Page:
(gastropod) #10

Lynda Cook wrote: “Good input on losing metadata.”

Take a look at PowerPhotos, the Photos incarnation of iPhoto Library Manager, $30 for the pair.

It can move much (though not all) of the metadata between libraries. I haven’t used it, but several of my users have split up or merged iPhotos libraries successfully with iPhotoLM. Apparently the hooks into Photos are more sparse than for iPhoto, so it can’t do as much. But it may be the easiest solution, and it would let you move things around later if you decide the first split wasn’t what you needed.

Cloud implications I don’t know about though. My experience of ‘cloud’ with or without an ‘i’ has been uniformly poor–I don’t do clouds, but some of my users do, and sorting out problems is far worse than if no clouds are involved. And yes, I do have skewed data…

https://fatcatsoftware.com/powerphotos/

https://fatcatsoftware.com/powerphotos/Docs/copying_limitations.html


(Tommy Weir) #11

If it’s research I would imagine that a different approach might be more useful. It’s less about correction and adjustment and more about organising and adding data. Have you considered DEVONthink Pro Office?


(Lynda Cook) #12

Thanks for the info about PowerPhotos. For years I used iPhoto Library Manager, but when Apple started screwing around with the photos apps, it quit working and I didn’t realize it had been recreated. It might do what I need, but will have to research what impact it will have on my cloud storage.


(Greg Scarich) #13

Someone is confused and it may be me. macOS is at 10 now and iOS is at 11, so presumably the OP is talking about iOS but libraries only exist on macOS, so guess we’re talking about macOS. Beta is out so you could give it a try. 58k photos is not a lot, but depending on the computer it can be slow. It’s too many for my 2013 MBP. I’m with Josh Centers, multiple libraries are a pain. If you could have more than one open at a time (like files in most apps), it wouldn’t be so bad. It’s really hard to decide what belongs in each. I have the genealogy issue too and some of those people are alive so which library do things belong in. I don’t think iCloud deals with multiple libraries very well; for sure only one can be linked as the System Library. You can’t merge and export libraries like you could with Aperture—not sure how iPhotos handled this. If you use Faces I’m pretty sure you can’t export files and have that info come across, although you can keyword all photos with the person’s name before exporting. I just moved everything from Aperture to Photos but have libraries split and it’s a nuisance (mainly for space reasons—I want current photos on my SSD and therefore have to have older libraries on external drive). If I decide to stay serious about managing photos I’ll have a good look at Luminar’s DAM. I miss Aperture. Good luck.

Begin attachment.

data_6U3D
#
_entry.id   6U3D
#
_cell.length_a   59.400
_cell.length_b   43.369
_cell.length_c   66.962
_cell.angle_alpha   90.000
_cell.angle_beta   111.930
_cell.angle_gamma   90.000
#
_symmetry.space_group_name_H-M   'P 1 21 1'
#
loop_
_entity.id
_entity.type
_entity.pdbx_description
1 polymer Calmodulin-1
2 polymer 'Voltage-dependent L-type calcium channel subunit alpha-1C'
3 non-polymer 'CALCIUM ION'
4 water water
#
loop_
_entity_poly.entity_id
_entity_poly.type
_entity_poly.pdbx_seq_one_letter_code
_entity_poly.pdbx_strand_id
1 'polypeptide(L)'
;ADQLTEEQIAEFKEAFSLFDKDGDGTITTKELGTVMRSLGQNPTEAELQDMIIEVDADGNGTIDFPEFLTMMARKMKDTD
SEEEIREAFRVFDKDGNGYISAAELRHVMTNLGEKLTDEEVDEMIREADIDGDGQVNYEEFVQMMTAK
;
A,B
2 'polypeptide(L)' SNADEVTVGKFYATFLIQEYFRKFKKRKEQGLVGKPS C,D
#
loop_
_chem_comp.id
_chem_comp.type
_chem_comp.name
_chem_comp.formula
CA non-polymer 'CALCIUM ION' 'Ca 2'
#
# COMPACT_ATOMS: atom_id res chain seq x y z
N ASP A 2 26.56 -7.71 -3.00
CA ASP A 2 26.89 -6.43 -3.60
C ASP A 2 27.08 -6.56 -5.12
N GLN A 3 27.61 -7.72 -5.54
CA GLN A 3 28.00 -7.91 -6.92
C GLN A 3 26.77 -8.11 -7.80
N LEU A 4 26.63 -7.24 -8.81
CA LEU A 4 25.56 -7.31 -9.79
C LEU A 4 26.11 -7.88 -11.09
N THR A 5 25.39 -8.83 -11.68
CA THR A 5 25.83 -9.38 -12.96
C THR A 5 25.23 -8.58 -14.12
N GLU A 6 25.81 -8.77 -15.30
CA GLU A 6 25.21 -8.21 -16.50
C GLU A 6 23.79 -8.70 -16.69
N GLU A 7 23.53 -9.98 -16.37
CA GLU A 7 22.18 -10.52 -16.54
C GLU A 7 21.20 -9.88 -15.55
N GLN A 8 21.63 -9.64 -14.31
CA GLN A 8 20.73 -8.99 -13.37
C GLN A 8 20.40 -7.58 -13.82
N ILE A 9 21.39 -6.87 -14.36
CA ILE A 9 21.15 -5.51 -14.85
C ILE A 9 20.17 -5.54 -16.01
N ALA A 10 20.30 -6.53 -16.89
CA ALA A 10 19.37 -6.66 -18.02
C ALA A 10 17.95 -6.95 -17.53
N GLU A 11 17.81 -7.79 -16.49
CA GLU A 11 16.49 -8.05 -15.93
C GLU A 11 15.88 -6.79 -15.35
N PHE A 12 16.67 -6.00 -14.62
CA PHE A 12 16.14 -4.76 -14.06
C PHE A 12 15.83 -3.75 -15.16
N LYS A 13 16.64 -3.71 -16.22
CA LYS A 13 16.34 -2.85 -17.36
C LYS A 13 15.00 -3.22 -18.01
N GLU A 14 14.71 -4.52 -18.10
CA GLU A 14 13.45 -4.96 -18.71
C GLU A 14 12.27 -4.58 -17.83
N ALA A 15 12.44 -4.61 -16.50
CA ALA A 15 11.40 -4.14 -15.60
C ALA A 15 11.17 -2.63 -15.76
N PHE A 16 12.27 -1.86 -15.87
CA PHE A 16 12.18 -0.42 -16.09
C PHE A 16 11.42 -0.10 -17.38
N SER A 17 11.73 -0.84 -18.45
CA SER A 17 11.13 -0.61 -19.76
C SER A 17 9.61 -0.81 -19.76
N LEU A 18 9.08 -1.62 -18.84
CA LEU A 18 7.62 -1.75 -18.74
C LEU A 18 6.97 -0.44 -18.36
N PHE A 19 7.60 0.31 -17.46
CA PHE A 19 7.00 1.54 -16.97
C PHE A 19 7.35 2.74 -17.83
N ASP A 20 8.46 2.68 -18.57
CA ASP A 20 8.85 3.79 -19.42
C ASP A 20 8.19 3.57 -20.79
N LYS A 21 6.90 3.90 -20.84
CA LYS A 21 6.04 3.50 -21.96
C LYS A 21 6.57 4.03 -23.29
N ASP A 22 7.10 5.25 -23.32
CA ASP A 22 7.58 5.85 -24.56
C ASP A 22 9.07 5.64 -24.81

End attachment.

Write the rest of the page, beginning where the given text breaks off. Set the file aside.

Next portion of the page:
(Lynda Cook) #14

When I just did the latest Luminar update, there was an indication that the DAM might be released this year. I’ll hold off until after 12 and the next release of Luminar are released and see what happens.


(Greg Scarich) #15

If you already own Luminar, definitely as it takes a lot of time to adjust to a new photo organizer/editor. https://www.dpreview.com/news/6561995731/skylum-s-dam-will-be-included-with-future-version-of-luminar-free-of-charge-to-current-owners. People are hoping for an Aperture replacement which had a good DAM, and lots of other capabilities.


(gastropod) #16

Lynda Cook wrote: “I’ll hold off until after 12 and the next release of Luminar are released”

Yeah, I’m holding my breath on Luminar too; I’m still using Aperture. I abhor Photos and Adobe anything, so the only thing I could move to is Capture One at $300 (I’ve tried the others I could find out about such as Darktable without liking them). But at least it would import my Aperture libraries and preserve the edits pretty well. Plus I could configure a (mostly) light interface in C1, which would be a big win since dark interfaces are an anti-accessibility abomination.

Here’s hoping for luck for all of us…